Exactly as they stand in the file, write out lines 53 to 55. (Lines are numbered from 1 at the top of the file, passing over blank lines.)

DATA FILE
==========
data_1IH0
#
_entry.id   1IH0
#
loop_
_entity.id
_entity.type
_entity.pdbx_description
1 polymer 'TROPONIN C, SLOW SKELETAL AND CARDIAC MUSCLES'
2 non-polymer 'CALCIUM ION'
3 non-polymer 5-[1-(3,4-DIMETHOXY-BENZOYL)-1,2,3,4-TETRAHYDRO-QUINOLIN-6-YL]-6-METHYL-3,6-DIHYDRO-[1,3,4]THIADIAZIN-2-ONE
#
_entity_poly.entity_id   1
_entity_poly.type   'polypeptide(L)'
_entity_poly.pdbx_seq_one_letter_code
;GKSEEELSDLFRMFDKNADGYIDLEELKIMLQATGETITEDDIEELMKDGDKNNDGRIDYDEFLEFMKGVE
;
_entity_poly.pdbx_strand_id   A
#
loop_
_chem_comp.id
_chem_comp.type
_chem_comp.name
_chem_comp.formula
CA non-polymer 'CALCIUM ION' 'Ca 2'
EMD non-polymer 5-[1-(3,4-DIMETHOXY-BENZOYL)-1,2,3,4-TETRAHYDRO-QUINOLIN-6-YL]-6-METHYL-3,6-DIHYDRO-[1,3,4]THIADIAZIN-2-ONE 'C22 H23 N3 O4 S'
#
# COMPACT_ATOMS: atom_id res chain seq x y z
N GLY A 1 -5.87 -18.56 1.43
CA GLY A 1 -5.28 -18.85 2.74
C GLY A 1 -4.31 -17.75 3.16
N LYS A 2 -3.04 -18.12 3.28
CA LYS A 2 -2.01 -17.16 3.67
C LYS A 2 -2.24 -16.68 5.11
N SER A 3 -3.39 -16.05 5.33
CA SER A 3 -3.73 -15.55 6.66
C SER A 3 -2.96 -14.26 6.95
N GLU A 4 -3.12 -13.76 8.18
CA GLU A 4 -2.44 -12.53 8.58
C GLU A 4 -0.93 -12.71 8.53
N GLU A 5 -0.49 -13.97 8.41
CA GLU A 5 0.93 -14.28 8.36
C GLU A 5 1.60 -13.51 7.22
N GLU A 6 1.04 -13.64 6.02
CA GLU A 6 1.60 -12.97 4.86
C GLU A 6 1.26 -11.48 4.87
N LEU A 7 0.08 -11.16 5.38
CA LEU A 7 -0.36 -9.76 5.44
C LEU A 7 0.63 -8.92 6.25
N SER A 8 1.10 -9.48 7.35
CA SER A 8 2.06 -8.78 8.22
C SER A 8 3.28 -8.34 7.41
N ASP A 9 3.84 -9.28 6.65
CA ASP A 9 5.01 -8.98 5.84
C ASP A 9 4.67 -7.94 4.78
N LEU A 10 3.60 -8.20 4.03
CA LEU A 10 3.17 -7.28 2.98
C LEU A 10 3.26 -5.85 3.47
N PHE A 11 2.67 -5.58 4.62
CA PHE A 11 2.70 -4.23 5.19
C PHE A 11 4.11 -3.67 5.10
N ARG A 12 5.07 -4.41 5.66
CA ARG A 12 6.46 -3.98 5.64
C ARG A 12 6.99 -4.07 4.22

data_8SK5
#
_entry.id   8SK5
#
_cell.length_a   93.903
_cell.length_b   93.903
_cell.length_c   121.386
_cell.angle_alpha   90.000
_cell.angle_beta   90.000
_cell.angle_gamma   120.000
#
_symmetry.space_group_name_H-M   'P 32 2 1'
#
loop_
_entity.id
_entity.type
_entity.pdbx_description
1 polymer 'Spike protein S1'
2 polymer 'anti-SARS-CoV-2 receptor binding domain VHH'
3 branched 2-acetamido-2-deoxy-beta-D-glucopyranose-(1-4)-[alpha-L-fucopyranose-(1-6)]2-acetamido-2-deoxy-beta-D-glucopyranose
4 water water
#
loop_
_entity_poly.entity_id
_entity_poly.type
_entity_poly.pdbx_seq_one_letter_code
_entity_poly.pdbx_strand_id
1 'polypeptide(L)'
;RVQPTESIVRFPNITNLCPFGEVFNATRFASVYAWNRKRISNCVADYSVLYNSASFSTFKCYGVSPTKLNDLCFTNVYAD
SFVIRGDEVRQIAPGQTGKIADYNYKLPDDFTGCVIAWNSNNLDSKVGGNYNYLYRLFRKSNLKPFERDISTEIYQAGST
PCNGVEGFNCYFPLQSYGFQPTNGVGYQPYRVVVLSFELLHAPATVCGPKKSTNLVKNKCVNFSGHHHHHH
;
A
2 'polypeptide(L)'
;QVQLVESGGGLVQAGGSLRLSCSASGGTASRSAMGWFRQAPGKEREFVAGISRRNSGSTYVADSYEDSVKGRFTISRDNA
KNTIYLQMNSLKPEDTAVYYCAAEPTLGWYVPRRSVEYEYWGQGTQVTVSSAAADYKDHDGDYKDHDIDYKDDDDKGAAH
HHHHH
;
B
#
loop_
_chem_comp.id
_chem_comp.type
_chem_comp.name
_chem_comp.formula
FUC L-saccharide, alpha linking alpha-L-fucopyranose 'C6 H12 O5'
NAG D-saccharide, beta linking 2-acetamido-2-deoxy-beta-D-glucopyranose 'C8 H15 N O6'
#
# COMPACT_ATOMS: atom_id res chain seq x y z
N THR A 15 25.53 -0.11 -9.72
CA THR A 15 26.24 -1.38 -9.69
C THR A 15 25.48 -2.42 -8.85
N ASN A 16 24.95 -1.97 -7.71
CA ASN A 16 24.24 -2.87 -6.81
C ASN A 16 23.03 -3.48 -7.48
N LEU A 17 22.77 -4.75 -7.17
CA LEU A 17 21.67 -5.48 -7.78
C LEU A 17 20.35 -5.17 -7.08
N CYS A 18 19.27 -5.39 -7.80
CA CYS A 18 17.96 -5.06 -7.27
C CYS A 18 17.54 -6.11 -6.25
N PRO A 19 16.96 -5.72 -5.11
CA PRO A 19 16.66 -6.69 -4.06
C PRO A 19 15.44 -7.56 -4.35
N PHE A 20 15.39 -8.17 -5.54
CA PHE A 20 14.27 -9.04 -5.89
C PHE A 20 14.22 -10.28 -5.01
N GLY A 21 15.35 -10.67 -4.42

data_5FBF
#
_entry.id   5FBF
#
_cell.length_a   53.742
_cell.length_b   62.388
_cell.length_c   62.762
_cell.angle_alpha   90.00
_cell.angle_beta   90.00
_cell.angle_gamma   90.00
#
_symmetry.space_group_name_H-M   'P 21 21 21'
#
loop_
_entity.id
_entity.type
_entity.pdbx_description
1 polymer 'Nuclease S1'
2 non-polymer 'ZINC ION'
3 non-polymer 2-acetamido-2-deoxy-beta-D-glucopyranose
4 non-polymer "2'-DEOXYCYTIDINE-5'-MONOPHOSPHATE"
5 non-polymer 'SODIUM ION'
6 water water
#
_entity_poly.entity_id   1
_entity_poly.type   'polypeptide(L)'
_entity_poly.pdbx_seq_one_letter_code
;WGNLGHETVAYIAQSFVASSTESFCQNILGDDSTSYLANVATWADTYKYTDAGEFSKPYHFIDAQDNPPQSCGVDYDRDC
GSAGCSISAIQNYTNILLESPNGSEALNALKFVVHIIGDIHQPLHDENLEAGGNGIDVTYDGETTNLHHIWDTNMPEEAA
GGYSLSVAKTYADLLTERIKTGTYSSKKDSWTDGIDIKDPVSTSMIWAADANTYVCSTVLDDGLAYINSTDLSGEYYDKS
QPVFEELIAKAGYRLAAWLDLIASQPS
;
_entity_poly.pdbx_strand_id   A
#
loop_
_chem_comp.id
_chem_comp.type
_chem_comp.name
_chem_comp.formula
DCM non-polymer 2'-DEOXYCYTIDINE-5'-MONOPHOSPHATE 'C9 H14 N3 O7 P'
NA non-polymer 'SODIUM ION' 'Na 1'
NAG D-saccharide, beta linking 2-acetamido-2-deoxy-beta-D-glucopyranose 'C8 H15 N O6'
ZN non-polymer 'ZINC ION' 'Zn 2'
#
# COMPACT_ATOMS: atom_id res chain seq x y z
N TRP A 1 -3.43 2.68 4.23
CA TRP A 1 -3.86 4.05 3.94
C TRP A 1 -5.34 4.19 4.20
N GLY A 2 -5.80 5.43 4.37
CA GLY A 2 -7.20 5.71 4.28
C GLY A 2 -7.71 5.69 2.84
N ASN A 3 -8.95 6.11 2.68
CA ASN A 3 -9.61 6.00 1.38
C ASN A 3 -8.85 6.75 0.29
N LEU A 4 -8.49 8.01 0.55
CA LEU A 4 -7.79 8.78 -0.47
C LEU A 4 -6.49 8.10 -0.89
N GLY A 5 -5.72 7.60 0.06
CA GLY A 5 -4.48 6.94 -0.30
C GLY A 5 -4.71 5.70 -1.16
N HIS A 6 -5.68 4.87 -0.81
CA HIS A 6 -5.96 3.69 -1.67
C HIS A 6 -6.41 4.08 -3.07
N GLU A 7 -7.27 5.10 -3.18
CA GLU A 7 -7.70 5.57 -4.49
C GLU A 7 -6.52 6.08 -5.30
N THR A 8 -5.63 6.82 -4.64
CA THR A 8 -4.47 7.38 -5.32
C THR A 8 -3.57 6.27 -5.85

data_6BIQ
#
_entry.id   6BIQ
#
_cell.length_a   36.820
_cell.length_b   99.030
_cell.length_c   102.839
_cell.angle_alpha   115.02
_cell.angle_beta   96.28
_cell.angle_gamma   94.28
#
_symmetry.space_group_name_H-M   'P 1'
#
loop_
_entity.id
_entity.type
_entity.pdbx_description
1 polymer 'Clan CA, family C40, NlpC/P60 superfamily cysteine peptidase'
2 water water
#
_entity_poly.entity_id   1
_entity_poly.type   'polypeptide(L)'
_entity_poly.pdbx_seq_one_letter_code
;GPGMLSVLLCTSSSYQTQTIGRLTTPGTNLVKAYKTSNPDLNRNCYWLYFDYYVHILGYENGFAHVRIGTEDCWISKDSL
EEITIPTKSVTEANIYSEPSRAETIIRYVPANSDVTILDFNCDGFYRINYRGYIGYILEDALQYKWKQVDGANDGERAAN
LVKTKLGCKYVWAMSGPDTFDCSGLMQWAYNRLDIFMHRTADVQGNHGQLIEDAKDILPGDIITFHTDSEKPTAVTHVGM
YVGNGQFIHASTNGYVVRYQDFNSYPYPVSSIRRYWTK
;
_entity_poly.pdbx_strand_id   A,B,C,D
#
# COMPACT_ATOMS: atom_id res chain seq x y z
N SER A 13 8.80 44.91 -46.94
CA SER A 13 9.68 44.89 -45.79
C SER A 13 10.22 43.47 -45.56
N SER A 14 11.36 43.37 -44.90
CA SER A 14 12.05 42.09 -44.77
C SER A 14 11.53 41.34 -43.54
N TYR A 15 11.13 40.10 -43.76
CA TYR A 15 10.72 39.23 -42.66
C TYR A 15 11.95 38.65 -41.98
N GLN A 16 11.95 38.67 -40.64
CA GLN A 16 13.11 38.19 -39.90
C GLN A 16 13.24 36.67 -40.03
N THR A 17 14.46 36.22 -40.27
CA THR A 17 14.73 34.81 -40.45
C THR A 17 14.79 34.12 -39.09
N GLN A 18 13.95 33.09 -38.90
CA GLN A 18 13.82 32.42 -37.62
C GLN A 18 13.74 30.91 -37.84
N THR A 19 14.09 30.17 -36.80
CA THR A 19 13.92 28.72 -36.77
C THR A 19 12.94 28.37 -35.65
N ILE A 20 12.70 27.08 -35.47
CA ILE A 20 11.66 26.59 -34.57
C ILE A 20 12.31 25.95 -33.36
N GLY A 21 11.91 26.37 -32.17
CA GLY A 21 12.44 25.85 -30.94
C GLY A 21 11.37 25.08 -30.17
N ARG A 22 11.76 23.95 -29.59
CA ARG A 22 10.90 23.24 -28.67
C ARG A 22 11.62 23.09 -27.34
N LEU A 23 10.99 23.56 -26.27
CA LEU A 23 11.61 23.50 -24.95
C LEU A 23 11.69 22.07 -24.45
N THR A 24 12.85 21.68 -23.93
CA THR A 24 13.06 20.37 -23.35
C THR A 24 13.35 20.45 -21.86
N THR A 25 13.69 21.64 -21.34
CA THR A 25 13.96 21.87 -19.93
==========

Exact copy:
N ASP A 9 3.84 -9.28 6.65
CA ASP A 9 5.01 -8.98 5.84
C ASP A 9 4.67 -7.94 4.78